The only end worth upholding in Libya, as indeed in Iraq and Afghanistan, can be the establishment of a legitimately democratic rule and empowerment of the people. That is a goal every rational human being must uphold. But the big powers have an extremely poor record as midwives in such situations. In most cases, they have been found to be part of the problem and not part of the solution.
Since the case for big powers` armed intervention in Libya is not established beyond doubt, it is bound to undermine the respect for the UN in the Third World, which has not forgotten the excuses these powers had advanced while resisting its calls for sanctions against the apartheid regime of South Africa. The UN may not suffer as serious a blow as was dealt to the League of Nations by Italy`s invasion of Libya or the Nazi forces` support to Franco`s war against the Spanish republic, but it will make a majority of the people of the world unhappy even if they cannot speak out because of their bondage to today`s economic and military czars.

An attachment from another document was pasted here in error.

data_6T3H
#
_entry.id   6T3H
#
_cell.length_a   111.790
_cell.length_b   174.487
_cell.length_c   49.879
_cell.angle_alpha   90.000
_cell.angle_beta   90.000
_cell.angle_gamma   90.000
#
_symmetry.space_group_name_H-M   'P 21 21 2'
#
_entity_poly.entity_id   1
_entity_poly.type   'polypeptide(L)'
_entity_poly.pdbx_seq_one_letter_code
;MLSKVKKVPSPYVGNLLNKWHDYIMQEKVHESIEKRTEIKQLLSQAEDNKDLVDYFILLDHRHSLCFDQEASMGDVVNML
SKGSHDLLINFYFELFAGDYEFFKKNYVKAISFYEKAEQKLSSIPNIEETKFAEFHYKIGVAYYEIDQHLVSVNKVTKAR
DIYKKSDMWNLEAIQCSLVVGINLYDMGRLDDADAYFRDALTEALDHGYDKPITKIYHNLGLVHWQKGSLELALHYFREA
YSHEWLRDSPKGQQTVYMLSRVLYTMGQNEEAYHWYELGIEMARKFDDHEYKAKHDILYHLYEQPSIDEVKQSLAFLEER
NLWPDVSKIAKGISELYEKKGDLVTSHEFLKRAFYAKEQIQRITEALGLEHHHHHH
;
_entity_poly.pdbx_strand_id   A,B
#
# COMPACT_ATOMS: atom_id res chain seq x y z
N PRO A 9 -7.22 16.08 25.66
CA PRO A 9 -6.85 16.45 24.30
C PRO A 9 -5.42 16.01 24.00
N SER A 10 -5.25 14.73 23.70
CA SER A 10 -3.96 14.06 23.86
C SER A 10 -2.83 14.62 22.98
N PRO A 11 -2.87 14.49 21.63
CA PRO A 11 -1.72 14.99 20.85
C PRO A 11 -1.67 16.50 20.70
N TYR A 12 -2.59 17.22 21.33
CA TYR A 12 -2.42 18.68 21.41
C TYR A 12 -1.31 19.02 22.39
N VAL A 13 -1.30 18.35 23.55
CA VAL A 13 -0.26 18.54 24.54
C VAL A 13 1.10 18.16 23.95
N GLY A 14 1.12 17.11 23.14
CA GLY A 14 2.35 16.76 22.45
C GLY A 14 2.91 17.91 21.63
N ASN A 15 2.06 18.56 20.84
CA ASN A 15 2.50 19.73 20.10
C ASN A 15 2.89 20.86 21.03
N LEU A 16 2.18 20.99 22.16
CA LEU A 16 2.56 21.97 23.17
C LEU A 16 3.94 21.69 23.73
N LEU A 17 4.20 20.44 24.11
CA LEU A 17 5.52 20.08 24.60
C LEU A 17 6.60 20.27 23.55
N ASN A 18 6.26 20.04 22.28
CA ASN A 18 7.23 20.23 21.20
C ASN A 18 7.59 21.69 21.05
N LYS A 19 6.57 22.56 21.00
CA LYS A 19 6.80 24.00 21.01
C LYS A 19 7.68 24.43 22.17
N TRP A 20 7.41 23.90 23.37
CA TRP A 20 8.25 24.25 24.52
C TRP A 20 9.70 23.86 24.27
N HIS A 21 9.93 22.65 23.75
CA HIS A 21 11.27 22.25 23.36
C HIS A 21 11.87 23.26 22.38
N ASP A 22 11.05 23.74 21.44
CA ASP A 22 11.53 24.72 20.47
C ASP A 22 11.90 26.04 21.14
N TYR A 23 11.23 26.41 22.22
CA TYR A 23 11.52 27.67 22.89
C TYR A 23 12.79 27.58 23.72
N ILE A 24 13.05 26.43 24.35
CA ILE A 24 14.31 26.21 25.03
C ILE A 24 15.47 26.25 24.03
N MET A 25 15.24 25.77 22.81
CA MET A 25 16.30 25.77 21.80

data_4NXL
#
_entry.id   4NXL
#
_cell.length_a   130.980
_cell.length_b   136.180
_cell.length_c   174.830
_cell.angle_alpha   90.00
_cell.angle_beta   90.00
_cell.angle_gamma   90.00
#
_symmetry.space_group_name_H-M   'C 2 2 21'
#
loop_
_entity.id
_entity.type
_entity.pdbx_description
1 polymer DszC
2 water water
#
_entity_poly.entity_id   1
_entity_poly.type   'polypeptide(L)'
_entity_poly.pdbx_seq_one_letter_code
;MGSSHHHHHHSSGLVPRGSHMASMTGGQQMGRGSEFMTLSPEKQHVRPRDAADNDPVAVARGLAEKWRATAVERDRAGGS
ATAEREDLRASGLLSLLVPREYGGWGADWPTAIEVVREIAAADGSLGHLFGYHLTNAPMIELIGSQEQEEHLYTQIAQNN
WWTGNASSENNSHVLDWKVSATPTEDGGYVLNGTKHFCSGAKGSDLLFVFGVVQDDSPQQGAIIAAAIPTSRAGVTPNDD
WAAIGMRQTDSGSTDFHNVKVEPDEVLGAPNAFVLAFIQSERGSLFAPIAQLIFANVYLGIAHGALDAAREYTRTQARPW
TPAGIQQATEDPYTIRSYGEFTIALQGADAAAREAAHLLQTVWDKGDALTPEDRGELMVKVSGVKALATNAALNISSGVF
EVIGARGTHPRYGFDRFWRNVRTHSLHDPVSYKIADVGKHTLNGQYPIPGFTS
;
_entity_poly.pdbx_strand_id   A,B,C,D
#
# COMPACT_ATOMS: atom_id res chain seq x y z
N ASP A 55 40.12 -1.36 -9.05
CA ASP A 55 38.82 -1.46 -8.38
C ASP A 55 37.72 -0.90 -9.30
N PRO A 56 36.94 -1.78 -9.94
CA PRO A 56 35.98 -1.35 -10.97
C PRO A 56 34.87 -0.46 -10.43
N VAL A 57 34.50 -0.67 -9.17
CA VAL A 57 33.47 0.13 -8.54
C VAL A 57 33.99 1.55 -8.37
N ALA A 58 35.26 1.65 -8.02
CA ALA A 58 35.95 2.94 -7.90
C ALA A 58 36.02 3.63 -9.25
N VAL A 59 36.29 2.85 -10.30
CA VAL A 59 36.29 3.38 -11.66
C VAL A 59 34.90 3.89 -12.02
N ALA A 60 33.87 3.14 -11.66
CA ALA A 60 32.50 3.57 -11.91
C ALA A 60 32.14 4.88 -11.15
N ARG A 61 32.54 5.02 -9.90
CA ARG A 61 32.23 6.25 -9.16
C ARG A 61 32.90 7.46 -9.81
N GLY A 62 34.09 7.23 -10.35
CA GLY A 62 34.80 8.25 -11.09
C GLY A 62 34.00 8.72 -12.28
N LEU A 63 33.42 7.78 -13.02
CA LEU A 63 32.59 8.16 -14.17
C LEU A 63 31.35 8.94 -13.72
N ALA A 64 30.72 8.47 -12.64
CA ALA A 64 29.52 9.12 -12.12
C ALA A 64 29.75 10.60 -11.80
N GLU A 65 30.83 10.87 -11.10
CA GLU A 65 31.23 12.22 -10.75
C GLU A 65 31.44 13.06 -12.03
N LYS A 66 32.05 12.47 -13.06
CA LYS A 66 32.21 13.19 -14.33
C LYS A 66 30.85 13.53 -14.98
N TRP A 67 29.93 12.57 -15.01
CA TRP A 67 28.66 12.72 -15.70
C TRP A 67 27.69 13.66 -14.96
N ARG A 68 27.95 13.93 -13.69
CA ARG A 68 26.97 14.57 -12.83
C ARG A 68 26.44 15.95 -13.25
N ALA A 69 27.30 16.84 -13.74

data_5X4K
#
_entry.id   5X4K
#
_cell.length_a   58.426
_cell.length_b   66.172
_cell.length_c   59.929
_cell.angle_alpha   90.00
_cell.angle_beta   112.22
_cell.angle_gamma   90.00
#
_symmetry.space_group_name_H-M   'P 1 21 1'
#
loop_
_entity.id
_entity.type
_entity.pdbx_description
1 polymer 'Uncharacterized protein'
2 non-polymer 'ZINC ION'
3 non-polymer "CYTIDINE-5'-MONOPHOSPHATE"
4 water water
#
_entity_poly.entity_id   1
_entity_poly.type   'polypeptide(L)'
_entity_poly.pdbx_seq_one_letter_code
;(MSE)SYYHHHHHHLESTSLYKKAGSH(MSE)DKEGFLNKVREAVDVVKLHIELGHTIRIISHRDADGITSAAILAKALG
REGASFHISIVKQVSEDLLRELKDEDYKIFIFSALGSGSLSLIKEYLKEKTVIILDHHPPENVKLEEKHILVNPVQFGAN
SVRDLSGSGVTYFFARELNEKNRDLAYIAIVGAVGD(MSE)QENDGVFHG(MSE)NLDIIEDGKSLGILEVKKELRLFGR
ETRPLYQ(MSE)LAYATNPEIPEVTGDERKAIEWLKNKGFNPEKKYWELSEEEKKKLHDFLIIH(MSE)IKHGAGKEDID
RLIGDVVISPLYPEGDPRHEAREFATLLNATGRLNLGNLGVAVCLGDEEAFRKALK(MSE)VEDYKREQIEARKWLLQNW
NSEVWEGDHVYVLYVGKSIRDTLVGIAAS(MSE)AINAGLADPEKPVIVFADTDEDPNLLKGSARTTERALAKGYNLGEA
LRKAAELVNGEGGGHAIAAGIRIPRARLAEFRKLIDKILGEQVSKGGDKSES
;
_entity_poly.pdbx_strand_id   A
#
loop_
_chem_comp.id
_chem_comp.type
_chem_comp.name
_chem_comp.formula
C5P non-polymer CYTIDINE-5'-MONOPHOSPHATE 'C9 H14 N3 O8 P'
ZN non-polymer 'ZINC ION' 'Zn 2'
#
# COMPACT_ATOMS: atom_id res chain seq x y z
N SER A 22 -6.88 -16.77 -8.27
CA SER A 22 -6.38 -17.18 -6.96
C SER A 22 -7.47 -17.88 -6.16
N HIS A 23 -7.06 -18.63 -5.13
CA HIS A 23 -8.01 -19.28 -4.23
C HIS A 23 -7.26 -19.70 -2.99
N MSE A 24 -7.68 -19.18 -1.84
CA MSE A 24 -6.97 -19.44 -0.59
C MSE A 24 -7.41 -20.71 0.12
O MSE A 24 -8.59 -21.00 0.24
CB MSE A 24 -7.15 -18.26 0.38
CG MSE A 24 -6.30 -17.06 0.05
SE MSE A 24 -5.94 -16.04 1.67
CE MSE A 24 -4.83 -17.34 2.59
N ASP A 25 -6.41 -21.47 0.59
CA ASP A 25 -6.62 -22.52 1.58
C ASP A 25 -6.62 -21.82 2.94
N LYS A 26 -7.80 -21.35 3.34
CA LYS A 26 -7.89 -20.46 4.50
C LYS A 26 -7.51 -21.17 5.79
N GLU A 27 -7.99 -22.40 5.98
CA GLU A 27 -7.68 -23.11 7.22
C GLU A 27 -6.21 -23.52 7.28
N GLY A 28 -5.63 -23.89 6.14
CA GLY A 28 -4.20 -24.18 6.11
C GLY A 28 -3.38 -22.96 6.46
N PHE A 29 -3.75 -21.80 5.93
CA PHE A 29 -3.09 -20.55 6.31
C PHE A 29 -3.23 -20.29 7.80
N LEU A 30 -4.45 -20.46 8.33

Further, dangerous precedents are being set. Will the argument invoked against Qadhafi not be used against other regimes on the big powers` hit list for one reason or another? Yemen and Syria are perhaps already in the line. One should like to know whether the intervention in Libya has strengthened the professional warmongers` ambition to teach Iran a lesson. And are countries such as Pakistan and Saudi Arabia exempt forever from the operation of the new doctrine? What will happen to the most allied of the allies once they are no longer useful to their fickle-minded patrons?